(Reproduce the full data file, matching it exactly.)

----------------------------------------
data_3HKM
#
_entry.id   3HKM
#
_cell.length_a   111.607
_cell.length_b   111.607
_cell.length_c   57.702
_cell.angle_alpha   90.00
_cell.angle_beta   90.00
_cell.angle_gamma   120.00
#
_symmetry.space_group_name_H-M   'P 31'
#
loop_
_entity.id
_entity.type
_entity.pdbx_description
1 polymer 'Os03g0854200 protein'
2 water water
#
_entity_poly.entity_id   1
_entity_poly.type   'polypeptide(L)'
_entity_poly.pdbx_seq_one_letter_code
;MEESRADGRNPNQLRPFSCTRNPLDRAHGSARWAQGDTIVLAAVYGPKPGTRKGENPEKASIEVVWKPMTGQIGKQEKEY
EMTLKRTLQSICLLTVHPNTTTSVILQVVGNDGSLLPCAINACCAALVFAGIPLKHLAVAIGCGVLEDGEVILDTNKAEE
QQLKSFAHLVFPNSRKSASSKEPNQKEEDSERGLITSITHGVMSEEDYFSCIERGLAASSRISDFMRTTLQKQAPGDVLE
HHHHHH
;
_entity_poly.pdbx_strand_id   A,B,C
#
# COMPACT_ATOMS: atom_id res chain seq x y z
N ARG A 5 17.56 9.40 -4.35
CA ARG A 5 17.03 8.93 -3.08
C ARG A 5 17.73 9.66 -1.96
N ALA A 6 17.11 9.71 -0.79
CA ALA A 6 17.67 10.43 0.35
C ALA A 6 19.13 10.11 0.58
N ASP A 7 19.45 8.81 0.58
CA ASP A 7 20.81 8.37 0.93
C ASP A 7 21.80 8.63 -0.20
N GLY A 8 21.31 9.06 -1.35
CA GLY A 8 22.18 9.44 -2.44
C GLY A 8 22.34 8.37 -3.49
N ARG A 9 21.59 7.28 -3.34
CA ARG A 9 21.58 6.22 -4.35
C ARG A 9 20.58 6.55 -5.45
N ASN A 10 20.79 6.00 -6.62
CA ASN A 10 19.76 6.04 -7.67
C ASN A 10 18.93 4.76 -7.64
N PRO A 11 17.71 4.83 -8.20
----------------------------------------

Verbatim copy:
data_3HKM
#
_entry.id   3HKM
#
_cell.length_a   111.607
_cell.length_b   111.607
_cell.length_c   57.702
_cell.angle_alpha   90.00
_cell.angle_beta   90.00
_cell.angle_gamma   120.00
#
_symmetry.space_group_name_H-M   'P 31'
#
loop_
_entity.id
_entity.type
_entity.pdbx_description
1 polymer 'Os03g0854200 protein'
2 water water
#
_entity_poly.entity_id   1
_entity_poly.type   'polypeptide(L)'
_entity_poly.pdbx_seq_one_letter_code
;MEESRADGRNPNQLRPFSCTRNPLDRAHGSARWAQGDTIVLAAVYGPKPGTRKGENPEKASIEVVWKPMTGQIGKQEKEY
EMTLKRTLQSICLLTVHPNTTTSVILQVVGNDGSLLPCAINACCAALVFAGIPLKHLAVAIGCGVLEDGEVILDTNKAEE
QQLKSFAHLVFPNSRKSASSKEPNQKEEDSERGLITSITHGVMSEEDYFSCIERGLAASSRISDFMRTTLQKQAPGDVLE
HHHHHH
;
_entity_poly.pdbx_strand_id   A,B,C
#
# COMPACT_ATOMS: atom_id res chain seq x y z
N ARG A 5 17.56 9.40 -4.35
CA ARG A 5 17.03 8.93 -3.08
C ARG A 5 17.73 9.66 -1.96
N ALA A 6 17.11 9.71 -0.79
CA ALA A 6 17.67 10.43 0.35
C ALA A 6 19.13 10.11 0.58
N ASP A 7 19.45 8.81 0.58
CA ASP A 7 20.81 8.37 0.93
C ASP A 7 21.80 8.63 -0.20
N GLY A 8 21.31 9.06 -1.35
CA GLY A 8 22.18 9.44 -2.44
C GLY A 8 22.34 8.37 -3.49
N ARG A 9 21.59 7.28 -3.34
CA ARG A 9 21.58 6.22 -4.35
C ARG A 9 20.58 6.55 -5.45
N ASN A 10 20.79 6.00 -6.62
CA ASN A 10 19.76 6.04 -7.67
C ASN A 10 18.93 4.76 -7.64
N PRO A 11 17.71 4.83 -8.20